The ban - which comes into force on March 12 - prohibits sales of sugary beverages in containers larger than 16oz by any outlet that receives letter grades for food service, including movie theaters, fast food chains, mobile food carts and delis. It will not apply to grocery stores.
It will include beverages "sweetened with sugar or another caloric sweetener that contain more than 25 calories per 8floz and less than 51% milk or milk substitute by volume as an ingredient”, but excludes most dairy-based drinks, alcoholic drinks and 100% juices.
Soda industry: NYC health board is bypassing the proper legislative process for governing the City
However, the ABA and other opponents* of the ban have filed a lawsuit arguing that the health board does not have the authority to implement it.
According to a 61-page filing lodged with the State Supreme Court in Manhattan last October, that authority sits with the New York City Council.
“This case is not about obesity... This case is about the Board of Health, appointed by the Mayor, bypassing the proper legislative process for governing the City”, it says.
The plaintiffs also argue that the proposal is “arbitrary and capricious” as drinks banned in a restaurant can be served in a grocery store next door.
Meanwhile, as the ban excludes most dairy-based beverages, “Diners will be permitted to sell large chocolate milkshakes (about 800 calories each), but will be fined if they sell a 20-ounce cola (only about 240 calories)”, noted the plaintiffs.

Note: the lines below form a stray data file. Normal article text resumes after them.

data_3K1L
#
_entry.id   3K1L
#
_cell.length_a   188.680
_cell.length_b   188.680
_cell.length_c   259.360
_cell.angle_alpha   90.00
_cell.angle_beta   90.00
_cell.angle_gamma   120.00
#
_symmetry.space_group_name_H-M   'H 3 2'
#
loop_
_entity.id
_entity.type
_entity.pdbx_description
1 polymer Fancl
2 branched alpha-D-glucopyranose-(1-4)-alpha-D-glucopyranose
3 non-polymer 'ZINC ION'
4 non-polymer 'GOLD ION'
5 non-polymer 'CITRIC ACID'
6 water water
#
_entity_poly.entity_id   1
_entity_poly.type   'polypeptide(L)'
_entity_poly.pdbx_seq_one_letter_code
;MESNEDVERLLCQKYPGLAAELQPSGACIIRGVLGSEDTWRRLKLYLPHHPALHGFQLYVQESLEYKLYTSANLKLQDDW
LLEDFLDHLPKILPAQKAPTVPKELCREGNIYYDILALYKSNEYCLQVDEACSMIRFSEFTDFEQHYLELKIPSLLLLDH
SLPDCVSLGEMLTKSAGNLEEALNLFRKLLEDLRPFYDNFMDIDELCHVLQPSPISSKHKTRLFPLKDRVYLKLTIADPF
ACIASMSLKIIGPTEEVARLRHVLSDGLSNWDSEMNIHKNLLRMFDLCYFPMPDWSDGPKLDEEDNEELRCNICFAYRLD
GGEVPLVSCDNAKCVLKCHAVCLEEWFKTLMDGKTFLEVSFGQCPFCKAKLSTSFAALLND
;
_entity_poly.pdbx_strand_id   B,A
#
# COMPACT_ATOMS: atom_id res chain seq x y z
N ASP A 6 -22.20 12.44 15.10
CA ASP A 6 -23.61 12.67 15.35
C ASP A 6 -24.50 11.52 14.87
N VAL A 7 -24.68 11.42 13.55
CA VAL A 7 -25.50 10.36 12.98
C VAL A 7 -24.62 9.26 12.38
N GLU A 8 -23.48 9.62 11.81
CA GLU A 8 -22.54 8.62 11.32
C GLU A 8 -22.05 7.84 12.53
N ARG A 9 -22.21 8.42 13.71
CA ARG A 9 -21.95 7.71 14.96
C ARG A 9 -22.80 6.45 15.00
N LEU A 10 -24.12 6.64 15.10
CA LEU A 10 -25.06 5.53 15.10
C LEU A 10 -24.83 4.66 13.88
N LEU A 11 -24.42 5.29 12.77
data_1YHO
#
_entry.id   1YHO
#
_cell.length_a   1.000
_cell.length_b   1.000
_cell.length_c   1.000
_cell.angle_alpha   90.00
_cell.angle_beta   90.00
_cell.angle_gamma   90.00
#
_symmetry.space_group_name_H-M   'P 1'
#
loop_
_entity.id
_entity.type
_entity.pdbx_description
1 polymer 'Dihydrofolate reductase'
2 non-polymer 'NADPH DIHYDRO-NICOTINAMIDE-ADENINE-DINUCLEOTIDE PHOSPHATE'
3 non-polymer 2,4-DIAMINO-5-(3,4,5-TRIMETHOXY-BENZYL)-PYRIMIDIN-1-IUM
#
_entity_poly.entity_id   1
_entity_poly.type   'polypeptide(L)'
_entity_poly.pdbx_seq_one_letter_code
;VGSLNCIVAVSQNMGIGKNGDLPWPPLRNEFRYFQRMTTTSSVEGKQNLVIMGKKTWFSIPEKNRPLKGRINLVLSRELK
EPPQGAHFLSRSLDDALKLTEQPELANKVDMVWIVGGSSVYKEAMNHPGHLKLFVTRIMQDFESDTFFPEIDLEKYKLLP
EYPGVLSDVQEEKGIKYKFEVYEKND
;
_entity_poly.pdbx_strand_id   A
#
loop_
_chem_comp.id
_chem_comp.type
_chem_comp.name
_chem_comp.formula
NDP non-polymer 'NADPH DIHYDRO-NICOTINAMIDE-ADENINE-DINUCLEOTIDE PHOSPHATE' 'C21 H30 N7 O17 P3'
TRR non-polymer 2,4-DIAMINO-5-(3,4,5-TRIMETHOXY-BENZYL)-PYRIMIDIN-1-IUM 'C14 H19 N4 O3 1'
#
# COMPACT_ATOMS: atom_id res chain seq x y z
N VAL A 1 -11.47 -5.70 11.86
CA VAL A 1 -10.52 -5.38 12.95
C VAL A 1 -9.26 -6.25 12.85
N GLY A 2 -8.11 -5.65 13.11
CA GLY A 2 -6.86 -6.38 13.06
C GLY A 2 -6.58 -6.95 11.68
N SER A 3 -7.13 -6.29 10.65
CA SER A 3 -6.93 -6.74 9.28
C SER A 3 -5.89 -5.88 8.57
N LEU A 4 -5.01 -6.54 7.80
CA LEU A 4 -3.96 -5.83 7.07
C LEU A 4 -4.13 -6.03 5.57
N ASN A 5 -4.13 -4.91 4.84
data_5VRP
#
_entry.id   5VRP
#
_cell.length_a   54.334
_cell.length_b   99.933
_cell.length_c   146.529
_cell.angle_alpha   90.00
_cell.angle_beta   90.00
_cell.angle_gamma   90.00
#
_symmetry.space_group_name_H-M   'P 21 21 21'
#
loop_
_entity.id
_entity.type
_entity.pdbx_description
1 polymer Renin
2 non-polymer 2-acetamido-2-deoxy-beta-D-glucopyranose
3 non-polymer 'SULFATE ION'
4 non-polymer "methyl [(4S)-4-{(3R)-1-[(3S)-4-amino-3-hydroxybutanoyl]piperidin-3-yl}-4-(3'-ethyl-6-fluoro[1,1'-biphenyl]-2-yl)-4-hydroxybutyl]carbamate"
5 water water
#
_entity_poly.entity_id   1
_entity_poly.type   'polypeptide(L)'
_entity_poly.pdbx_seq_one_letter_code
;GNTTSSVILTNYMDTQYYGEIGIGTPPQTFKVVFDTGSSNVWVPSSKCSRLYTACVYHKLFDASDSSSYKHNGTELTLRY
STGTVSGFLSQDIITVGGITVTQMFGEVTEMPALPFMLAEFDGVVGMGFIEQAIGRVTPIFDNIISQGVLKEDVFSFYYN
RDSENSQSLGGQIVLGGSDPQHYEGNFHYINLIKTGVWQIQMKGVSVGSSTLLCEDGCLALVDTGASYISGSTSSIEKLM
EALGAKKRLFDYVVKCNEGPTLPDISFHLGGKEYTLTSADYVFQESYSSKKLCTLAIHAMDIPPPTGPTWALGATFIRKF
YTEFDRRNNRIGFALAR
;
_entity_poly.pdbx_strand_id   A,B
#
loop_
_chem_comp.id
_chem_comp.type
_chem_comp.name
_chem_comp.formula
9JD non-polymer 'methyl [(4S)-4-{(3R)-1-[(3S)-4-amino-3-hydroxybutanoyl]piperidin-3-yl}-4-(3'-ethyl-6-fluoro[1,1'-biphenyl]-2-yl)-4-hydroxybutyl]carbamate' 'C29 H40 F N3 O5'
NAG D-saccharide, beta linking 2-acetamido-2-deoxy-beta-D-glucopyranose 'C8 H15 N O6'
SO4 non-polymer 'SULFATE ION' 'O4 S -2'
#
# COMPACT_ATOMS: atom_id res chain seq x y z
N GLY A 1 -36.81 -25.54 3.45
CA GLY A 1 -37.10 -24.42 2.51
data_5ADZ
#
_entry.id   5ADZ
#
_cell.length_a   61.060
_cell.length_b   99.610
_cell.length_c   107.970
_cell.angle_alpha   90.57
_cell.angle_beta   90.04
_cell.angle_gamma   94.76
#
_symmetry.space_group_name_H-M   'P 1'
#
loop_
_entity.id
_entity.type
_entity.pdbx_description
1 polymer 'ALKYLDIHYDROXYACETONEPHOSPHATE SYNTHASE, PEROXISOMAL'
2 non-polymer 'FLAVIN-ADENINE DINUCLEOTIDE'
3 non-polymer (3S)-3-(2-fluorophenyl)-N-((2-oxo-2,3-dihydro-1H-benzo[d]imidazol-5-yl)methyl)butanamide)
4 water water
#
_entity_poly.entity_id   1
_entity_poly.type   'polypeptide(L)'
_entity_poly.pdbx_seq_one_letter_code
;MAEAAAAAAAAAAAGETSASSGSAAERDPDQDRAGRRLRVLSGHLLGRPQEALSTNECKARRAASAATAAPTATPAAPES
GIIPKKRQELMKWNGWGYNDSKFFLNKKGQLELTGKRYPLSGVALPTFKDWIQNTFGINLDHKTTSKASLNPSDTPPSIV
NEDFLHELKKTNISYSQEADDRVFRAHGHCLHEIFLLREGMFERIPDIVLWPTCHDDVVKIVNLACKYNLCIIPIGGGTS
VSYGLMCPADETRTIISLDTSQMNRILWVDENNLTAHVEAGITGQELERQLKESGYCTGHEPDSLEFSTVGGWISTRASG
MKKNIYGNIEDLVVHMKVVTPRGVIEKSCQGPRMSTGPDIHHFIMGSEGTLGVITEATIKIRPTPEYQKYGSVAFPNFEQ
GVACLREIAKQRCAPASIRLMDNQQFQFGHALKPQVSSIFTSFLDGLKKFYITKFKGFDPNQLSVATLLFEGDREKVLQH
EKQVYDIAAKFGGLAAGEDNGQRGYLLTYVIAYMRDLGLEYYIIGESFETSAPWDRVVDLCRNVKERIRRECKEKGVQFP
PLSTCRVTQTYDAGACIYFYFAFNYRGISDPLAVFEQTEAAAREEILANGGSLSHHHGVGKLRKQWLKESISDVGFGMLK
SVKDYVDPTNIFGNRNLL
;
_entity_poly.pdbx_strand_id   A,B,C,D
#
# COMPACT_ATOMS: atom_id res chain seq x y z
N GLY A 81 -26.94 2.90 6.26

What is this ban about?
While the soft drinks industry has tried to turn the debate into one about curtailing Americans’ freedom of choice, supporters of the ban such as the Center for Science in the Public Interest (CSPI) have dismissed the industry’s opposition as “professionally manufactured outrage”.
CSPI executive director Michael Jacobson predicts that few consumers “are really going to miss quart-sized soda servings despite the professionally manufactured outrage from soda-industry front groups”.
How much energy in the American diet comes from soft drinks?
The CSPI, which has recently created a hard-hitting video called The Unhappy Truth about Soda, claims that "each additional sugary drink consumed per day increases the likelihood of a child becoming obese by about 60%", and that "drinking one or two sugary drinks per day increases your risk for type 2 diabetes by 25%".
According to an analysis of 2005-6 National Health and Nutrition Examination Survey (NHANES) data conducted by the National Cancer Institute, soda, sports drinks, sweetened waters and energy drinks account for 5.5% of calories consumed by Americans.
*The plaintiffs include New York City businesses and workers represented by city, state and national associations, including the Teamsters Local 812, Korean-American Grocers Association of New York, National Association of Theatre Owners of New York State, National Restaurant Association, New York State Coalition of Hispanic Chambers of Commerce and the American Beverage Association.